Private fleets in the U.S. and Canada aggressively managed and invested in safety programs over the past year, while the ability to find drivers remained a top challenge, according to the latest Canadian Private Fleet Benchmarking Survey.
Details of the survey results were shared by Tom Moore, executive vice-president of the National Private Truck Council, speaking at the Private Motor Truck Council of Canada’s annual conference this week.
Moore characterized 2022 as the year of the “Covid hangover,” with lingering challenges related to supply chains and getting necessary equipment and drivers.
“How did we cope? In Canada and the U.S., we aggressively managed safety,” Moore said. “We turned up the heat in terms of making sure we’re safe and compliant. I’d argue, if you don’t have a safety investment that’s aggressively managed, the rest of the metrics don’t even matter. Safety is the game-changer.”
Private fleets have been making greater investments in on-board safety technologies, while also looking to reduce empty miles and improve fuel economy. Private fleet safety ratings in Canada, among those surveyed, were the best ever since the survey began in 2017. The same held true among private fleets in the U.S., and Moore said early results from this year indicate the trend is continuing.
Two-thirds of surveyed fleets have adopted safety technologies like disc brakes and automated transmissions, while about half are using more advanced technologies such as lane departure warning and collision mitigation systems.
Private fleets in the survey saw their trailer ratios increase to a little more than four per power unit, up from 2.62 the previous year. Moore attributed this to fleets extending trade cycles and buying all the trailers the could, with supply chains curtailing availability. Fifty-three percent of fleets leased their trailers, with 35% buying them and 12% incorporating some combination of the two.
Leasing was also popular with tractors, with 69% of fleets reporting they leased their heavy-duty trucks, the highest level seen in the survey’s history. Moore noted this was part of a broader trend toward outsourcing that included maintenance activities and even compliance initiatives such as drug and alcohol testing.
Heavy-duty truck trade cycles were extended to 6.5 years or 733,000 km. Fleets have been hanging on to medim-duty trucks for 7.4 years on average. Van trailer life has also been extended to 10.1 years in Canada, and 12-14 years in the U.S.
Private fleets responding to the survey are also managing more of their own deliveries. Seventy-two percent of outbound freight movements were hauled by the private fleet, up from 67% the previous year, which Moore said “tells me over the past couple of years, private fleets extended their reach for better control.”
He said private fleets outsourced less freight to third-party carriers as tight capacity in the for-hire space negatively impacted costs and delivery times. The same trend was seen in inbound freight movements, where 60% of freight was hauled by the private fleet, up from 48% the previous year.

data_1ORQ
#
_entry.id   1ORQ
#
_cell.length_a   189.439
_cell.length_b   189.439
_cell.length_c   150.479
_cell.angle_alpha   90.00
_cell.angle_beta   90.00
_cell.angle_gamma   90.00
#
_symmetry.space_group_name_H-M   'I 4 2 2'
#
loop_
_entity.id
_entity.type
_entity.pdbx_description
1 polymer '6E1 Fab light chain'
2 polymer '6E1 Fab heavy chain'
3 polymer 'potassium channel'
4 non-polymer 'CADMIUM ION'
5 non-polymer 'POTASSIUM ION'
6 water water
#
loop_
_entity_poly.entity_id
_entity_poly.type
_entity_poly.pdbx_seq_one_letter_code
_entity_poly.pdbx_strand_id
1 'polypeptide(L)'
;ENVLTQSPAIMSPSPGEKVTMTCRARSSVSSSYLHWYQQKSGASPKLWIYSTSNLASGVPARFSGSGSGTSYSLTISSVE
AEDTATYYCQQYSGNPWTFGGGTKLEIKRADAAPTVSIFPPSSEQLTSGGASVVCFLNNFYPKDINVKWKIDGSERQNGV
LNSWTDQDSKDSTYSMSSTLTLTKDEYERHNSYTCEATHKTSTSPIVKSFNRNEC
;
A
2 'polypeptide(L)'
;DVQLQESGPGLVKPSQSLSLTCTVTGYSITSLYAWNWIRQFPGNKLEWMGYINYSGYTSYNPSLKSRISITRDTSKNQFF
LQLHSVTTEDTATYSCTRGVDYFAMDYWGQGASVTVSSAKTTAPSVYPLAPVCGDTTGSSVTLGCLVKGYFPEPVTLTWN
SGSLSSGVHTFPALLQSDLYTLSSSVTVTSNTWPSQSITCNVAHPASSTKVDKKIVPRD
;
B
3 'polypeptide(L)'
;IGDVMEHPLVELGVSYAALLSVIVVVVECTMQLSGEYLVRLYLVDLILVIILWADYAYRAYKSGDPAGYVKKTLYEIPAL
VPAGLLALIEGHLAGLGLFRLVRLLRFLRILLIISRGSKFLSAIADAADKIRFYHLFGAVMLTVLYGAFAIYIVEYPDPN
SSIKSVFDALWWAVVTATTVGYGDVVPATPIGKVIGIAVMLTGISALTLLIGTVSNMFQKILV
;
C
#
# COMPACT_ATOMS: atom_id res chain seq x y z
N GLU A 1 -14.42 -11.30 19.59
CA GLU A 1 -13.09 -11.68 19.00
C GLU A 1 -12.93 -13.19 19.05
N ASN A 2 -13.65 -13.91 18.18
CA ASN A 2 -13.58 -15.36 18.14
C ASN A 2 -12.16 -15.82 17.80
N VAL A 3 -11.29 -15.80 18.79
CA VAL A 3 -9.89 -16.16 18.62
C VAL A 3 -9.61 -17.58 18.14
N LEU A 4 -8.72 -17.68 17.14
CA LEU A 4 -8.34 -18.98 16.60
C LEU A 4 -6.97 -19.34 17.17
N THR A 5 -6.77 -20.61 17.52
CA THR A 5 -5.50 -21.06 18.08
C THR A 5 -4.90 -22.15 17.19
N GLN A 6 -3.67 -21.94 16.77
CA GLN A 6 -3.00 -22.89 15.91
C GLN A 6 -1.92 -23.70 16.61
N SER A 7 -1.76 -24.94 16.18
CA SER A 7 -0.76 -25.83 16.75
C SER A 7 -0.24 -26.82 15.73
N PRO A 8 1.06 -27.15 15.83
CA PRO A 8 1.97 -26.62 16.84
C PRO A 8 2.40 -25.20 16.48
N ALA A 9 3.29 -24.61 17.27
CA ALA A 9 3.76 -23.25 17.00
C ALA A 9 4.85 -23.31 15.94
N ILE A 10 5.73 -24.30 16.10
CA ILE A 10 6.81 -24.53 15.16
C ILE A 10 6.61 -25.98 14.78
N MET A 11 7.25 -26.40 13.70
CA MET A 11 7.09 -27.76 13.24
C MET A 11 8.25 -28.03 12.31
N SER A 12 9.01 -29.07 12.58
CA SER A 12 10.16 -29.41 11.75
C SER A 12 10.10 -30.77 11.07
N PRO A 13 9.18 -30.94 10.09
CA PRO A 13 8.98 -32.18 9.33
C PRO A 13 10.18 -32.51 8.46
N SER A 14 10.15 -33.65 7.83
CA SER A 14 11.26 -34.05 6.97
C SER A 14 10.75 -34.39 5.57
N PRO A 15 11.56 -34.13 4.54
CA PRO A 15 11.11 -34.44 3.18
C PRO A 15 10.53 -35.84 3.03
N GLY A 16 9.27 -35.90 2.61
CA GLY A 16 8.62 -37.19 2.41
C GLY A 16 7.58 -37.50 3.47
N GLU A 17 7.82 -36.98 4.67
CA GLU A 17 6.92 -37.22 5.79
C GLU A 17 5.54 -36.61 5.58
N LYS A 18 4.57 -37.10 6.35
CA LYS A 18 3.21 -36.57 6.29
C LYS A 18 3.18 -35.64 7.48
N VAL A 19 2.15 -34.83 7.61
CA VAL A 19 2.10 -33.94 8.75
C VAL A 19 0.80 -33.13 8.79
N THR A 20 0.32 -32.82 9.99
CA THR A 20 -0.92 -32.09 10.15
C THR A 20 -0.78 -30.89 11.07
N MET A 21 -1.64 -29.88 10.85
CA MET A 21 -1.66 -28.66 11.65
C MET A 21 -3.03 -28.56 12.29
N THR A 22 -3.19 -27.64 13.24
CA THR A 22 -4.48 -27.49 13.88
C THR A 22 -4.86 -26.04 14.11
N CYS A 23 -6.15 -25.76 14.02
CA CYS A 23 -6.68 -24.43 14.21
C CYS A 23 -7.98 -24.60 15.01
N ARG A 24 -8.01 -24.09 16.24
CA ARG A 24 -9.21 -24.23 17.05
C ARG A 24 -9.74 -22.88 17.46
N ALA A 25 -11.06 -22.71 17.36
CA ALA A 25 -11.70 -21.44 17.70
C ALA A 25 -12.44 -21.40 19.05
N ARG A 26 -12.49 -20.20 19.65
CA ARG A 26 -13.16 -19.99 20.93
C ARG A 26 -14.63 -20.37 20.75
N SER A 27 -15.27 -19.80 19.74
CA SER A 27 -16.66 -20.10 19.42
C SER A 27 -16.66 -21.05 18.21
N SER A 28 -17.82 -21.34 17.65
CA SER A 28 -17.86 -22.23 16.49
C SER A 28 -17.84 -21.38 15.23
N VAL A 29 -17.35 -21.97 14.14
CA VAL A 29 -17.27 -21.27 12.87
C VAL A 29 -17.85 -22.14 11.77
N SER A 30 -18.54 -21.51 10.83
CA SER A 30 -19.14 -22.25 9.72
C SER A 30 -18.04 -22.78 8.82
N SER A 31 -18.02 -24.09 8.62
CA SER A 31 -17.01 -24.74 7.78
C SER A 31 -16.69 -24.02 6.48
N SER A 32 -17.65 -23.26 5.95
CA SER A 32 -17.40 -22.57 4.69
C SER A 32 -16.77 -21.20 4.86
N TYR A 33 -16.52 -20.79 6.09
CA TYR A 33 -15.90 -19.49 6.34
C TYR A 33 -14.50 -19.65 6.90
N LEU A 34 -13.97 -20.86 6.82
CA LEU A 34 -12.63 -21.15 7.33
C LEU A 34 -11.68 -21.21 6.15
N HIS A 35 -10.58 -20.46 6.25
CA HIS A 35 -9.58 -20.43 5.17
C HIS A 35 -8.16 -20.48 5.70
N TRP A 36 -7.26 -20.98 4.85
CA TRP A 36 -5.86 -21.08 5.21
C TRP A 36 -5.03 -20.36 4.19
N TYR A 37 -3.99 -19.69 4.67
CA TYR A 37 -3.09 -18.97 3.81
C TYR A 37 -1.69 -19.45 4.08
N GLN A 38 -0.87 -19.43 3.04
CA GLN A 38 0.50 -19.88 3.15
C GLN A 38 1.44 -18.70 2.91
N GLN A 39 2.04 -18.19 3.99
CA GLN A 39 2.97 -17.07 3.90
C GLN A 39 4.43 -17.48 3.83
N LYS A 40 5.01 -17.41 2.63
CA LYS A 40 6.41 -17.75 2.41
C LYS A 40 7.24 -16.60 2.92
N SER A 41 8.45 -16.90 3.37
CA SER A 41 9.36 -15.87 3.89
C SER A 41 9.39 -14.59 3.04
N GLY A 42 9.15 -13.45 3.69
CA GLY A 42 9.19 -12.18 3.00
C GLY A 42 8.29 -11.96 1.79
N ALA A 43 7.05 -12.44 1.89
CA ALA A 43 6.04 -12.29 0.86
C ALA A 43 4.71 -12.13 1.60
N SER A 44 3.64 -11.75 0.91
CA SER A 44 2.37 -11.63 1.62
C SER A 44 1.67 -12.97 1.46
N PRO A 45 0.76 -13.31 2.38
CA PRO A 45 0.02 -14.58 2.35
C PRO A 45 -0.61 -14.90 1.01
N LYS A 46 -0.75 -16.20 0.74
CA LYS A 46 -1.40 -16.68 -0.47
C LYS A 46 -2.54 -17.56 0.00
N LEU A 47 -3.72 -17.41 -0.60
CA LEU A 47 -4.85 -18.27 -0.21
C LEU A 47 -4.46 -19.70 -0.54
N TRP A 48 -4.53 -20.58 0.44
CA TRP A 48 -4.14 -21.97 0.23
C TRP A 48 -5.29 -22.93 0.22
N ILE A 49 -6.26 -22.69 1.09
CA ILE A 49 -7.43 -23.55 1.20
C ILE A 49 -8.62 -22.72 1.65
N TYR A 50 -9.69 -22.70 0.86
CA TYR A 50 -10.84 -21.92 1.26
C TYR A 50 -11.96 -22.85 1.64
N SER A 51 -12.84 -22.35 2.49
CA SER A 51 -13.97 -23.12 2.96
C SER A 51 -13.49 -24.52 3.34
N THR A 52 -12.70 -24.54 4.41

Drivers in demand
The driver shortage continued to be a challenge for private fleets, but they are managing to find younger drivers. The average driver age was 49.8 years – below 50 for the first time in the past four years. In the U.S., Moore said, the same trend is true where the average age dipped below 50 for the first time in nine years.
This could be due to private fleets making greater efforts to provide work-life balance — 80% of drivers for surveyed private fleets are home every night. Driver turnover is also improving, down to 9.7% in Canada, the second lowest level in the survey’s history. In the U.S. turnover was 23%, which Moore said, “by trucking industry standards is spectacular, but by private fleet standards, not so much.”
He noted it could be due to the fierce competition for drivers and the allure of more money. Why do drivers leave? Twenty-two percent leave due to retirement, 15% are let go, and 57% leave for another job. Moore said private fleets can reduce turnover by doing a better job during the initial screening process. He said many private fleets are finding success by training existing employees who are already familiar with the business and company culture, such as those working in the warehouse.
However, the two biggest sources of new drivers for private fleets are for-hire carriers and other private fleets.
“If you’re hiring from somebody else, you may be hiring somebody else’s problem,” Moore warned. “I encourage you to do a better job of understanding who you’re bringing on and promoting from within. That person in the warehouse already has your values and understanding of the company, they’re a proven commodity and you can teach them how to drive a truck.”
Private fleet drivers in Canada earned an average of $88,818 per year. Eighty-eight percent enjoyed some form of performance incentives, while 72% of private fleets offered wellness programs for things such as mental health, grief counselling and nutrition.
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